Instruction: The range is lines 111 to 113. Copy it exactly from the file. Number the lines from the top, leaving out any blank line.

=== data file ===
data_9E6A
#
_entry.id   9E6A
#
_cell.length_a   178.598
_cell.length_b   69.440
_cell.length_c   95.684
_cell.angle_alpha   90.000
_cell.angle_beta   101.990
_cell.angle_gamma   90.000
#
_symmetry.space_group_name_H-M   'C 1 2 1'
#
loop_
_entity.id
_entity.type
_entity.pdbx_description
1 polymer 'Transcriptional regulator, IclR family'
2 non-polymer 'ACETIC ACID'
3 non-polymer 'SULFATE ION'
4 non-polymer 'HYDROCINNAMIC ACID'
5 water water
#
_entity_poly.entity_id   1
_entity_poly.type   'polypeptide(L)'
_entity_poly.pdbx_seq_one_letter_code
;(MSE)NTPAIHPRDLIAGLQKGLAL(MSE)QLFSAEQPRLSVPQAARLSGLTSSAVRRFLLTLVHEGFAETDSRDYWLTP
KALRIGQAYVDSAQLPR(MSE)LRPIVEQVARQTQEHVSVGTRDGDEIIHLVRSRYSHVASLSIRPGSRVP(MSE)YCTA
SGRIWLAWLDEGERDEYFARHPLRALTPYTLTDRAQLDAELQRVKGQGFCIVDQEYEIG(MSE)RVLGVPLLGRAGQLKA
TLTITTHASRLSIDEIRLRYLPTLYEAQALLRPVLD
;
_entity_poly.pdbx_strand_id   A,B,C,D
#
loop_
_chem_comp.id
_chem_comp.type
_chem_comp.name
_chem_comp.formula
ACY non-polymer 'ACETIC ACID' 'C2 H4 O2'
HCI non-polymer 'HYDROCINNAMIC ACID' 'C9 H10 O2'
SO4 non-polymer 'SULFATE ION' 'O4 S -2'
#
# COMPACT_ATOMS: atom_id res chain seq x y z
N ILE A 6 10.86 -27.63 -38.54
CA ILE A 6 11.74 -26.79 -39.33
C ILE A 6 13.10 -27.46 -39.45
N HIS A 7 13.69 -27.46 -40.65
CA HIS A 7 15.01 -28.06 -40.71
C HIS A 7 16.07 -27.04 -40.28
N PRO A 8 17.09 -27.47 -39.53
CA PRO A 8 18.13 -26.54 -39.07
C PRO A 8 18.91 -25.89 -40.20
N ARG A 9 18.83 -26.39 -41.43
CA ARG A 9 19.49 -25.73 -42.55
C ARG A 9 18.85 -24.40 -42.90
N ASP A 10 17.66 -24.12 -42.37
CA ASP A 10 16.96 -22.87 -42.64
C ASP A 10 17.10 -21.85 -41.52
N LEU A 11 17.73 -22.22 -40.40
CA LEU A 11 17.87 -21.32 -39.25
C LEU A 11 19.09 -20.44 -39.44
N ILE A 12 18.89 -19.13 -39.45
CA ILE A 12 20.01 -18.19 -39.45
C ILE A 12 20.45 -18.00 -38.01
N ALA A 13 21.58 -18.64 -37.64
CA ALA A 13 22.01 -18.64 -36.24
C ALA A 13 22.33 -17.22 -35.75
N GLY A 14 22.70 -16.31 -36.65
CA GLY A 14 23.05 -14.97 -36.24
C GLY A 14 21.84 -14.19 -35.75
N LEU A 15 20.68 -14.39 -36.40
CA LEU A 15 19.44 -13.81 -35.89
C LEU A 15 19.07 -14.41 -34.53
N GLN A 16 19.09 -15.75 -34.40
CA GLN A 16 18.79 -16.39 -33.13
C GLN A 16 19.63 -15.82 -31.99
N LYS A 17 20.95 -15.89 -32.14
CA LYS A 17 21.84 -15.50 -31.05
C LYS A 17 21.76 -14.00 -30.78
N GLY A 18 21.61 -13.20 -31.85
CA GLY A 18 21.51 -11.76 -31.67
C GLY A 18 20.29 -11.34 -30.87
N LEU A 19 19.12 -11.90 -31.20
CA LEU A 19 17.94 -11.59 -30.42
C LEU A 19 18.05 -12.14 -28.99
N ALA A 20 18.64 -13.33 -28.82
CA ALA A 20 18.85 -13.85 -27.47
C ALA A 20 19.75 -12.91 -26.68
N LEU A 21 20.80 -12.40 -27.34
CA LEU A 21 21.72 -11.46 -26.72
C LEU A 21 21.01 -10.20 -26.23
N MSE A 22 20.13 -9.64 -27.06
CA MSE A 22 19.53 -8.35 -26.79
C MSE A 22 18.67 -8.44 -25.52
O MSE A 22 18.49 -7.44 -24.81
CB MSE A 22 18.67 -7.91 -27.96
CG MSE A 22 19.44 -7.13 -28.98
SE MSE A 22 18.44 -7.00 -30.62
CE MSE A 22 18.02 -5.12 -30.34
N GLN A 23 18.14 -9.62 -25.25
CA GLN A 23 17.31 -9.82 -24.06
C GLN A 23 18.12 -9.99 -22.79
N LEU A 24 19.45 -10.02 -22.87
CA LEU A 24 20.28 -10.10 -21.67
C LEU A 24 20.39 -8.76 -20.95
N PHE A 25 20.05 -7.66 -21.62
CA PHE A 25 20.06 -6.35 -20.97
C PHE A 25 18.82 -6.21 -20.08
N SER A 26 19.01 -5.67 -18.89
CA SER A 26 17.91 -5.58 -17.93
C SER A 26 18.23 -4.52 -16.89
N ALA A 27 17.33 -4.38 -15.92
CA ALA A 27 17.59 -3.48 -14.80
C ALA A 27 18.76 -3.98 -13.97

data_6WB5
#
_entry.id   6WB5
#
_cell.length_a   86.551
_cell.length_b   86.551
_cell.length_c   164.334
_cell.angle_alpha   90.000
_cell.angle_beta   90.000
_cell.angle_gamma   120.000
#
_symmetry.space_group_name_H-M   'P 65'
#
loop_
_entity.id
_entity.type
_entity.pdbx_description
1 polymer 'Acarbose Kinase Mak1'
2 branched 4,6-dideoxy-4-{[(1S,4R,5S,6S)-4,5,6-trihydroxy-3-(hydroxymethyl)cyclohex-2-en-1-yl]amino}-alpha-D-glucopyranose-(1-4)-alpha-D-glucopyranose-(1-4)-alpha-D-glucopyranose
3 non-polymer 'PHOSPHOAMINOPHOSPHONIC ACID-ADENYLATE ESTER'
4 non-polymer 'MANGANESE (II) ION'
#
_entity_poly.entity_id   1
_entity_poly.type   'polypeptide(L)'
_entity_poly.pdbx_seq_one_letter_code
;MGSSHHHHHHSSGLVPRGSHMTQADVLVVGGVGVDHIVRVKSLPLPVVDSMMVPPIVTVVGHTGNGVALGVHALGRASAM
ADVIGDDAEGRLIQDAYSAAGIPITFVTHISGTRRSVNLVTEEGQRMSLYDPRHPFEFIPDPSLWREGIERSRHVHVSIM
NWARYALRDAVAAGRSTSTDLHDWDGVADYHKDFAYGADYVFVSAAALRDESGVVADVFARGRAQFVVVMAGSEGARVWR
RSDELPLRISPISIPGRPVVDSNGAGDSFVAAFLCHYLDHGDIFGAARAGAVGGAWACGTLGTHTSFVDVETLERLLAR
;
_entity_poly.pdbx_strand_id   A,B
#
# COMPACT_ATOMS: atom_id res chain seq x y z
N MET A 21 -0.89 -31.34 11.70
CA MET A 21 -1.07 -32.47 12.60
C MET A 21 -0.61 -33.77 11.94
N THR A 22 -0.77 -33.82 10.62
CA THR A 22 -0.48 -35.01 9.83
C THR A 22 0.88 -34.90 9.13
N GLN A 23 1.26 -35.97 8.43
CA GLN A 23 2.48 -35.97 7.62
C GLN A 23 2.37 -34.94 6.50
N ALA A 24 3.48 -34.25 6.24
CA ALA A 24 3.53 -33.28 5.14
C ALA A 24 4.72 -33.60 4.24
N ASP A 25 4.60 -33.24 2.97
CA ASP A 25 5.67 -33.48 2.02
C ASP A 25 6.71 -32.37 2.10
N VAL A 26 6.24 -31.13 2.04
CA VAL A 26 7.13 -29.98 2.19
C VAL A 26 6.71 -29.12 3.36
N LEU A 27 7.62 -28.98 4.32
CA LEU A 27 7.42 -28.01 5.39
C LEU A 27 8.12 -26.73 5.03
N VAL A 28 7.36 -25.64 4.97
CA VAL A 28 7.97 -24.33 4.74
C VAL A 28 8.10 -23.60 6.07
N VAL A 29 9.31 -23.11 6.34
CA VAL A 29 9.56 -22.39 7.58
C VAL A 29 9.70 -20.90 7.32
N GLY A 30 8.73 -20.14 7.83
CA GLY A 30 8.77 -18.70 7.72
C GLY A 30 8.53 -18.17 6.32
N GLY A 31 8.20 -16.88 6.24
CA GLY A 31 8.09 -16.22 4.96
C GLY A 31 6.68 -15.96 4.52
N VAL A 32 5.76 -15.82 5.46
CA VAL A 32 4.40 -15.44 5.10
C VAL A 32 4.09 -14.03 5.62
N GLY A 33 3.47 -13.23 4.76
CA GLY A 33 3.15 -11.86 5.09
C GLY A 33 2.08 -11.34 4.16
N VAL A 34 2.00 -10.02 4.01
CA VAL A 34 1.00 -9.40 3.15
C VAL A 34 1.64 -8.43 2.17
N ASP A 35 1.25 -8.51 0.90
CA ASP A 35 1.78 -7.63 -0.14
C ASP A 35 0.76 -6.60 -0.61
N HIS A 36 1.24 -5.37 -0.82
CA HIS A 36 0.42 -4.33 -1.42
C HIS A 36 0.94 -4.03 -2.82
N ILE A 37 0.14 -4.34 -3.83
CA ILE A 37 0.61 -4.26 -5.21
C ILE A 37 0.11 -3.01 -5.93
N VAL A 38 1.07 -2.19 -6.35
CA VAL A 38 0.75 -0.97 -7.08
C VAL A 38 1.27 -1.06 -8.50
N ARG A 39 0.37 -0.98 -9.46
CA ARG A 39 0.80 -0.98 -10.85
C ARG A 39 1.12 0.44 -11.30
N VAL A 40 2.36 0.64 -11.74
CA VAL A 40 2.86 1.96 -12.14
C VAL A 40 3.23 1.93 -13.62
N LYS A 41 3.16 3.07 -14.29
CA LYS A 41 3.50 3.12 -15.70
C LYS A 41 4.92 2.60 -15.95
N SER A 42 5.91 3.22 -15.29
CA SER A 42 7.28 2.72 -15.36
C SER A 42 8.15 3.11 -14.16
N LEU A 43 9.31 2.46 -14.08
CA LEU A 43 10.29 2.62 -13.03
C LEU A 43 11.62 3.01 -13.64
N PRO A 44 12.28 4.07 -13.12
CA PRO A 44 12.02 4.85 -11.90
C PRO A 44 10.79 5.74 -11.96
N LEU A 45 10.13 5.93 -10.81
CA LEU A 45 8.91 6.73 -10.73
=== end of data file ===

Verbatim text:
C SER A 26 18.23 -4.52 -16.89
N ALA A 27 17.33 -4.38 -15.92
CA ALA A 27 17.59 -3.48 -14.80